My intense interest in, and occasional forays into, electronically produced music have led me to start thinking about the question: more and more “pop” music produced these days is based on loops of between – let’s say – two and 16 bars, i.e. between roughly 5 and 30 seconds or so. It’s crafted cumulatively, in layers, but the basic pattern usually remains the same. I wonder: what effect does this have? It’s generally agreed that music is a powerful medium, able to in some senses bypass the forebrain, exert a direct effect on the emotions & psyche and probaby realign organic elements of the body as well. What happens when a force this powerful is boxed in, so to speak – over time, does it somehow begin to box the listener in? Is part of the reason for our shrinking attention spans due to music composed in 10-second bites?
You could argue that many kinds of music, some of them ancient, are also organized according to this principle of building momentum through endless repetition, though the elements of the pattern change very slowly or not at all. This is true, but there’s one crucial difference: these kinds of music (West African drumming, for instance, or forms of chant from various cultures) are performed by humans, meaning that each repetition contains tiny variations – some purposeful, some probably not. In addition, the momentum is also marked by (micro)changes over a longer period of time: in volume, tempo, accenting . . . the feeling of increased intensity is generated at least partially because the music is, in fact, getting more intense.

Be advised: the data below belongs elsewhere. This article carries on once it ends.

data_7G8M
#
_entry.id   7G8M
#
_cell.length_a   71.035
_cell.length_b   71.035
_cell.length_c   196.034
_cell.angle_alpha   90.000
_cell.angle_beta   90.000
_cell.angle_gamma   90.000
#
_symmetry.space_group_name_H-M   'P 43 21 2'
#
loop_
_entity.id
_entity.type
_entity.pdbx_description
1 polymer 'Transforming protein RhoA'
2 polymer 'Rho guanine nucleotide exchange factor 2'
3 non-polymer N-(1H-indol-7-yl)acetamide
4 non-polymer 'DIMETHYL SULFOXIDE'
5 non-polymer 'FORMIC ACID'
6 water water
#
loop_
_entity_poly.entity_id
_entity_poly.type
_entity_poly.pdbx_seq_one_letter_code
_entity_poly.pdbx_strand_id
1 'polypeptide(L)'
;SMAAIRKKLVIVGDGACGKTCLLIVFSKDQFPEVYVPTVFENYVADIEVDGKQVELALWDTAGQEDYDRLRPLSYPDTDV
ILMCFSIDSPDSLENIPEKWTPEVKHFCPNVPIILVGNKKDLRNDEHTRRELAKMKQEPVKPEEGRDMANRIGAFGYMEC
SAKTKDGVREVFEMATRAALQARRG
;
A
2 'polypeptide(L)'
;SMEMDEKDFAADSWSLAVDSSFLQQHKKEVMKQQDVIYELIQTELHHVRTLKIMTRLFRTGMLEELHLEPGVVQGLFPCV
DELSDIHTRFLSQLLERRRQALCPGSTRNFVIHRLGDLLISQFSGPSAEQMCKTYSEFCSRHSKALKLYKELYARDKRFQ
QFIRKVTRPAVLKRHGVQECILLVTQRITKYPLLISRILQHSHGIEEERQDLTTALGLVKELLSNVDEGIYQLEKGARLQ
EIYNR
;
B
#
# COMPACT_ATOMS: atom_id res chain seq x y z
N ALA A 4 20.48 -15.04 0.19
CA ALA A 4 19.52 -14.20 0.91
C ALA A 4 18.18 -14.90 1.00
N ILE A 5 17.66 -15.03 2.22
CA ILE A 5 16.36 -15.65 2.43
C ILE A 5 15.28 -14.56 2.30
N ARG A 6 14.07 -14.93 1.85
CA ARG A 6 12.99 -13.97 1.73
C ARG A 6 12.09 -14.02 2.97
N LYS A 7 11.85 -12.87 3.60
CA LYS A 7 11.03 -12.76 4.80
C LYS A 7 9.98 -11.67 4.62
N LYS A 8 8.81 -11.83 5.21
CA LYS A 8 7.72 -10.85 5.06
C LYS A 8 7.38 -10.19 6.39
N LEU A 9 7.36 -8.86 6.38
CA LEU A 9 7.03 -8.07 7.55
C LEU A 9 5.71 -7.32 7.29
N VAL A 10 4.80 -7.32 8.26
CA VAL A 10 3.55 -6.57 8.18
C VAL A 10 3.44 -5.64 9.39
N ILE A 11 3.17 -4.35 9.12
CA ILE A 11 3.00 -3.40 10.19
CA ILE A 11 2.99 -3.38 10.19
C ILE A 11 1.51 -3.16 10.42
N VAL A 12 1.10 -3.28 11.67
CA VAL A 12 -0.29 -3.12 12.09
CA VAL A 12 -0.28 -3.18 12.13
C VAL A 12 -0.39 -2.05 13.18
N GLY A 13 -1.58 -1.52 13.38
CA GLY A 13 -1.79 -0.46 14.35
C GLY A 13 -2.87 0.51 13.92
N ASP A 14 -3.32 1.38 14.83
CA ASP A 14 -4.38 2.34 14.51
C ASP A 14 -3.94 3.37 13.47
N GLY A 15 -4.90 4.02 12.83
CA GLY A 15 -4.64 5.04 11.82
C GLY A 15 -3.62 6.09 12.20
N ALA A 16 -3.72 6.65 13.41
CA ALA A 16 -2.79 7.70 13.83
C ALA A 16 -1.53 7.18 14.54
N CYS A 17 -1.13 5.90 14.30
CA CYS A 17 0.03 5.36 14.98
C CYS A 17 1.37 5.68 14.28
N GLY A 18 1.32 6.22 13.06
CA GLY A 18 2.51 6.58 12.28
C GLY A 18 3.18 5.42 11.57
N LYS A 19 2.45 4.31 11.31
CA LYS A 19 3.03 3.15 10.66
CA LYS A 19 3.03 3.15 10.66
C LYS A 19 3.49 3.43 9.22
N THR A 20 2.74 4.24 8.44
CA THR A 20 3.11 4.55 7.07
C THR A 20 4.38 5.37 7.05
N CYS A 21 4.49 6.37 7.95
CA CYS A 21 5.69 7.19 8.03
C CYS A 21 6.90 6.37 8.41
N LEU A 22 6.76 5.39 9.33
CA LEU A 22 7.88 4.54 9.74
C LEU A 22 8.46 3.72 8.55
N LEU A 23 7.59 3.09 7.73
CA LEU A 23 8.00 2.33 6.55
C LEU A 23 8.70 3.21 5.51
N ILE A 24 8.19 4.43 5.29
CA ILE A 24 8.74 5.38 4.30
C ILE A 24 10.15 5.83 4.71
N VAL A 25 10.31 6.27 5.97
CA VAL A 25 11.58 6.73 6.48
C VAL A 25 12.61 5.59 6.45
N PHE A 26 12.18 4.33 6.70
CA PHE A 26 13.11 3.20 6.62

OK: this is kind of an esoteric argument, but here’s my point: I love hip-hop, some R&B and a whole lot of other stuff that – these days – gets made on computers. However, I am beginning to feel a little boxed in by these loops, as fat and powerful as they may be. I’m giving some thought to how one might step outside the box, without having to give up the (undeniable) advantages of working in Ableton or your program of choice. Surely these microchanges can be orchestrated into the music; surely we can think in larger arcs so that, instead of a strictly vertical stack of layered tracks growing over time, we end up with something organic where you can’t hear the grid anymore. Anyone?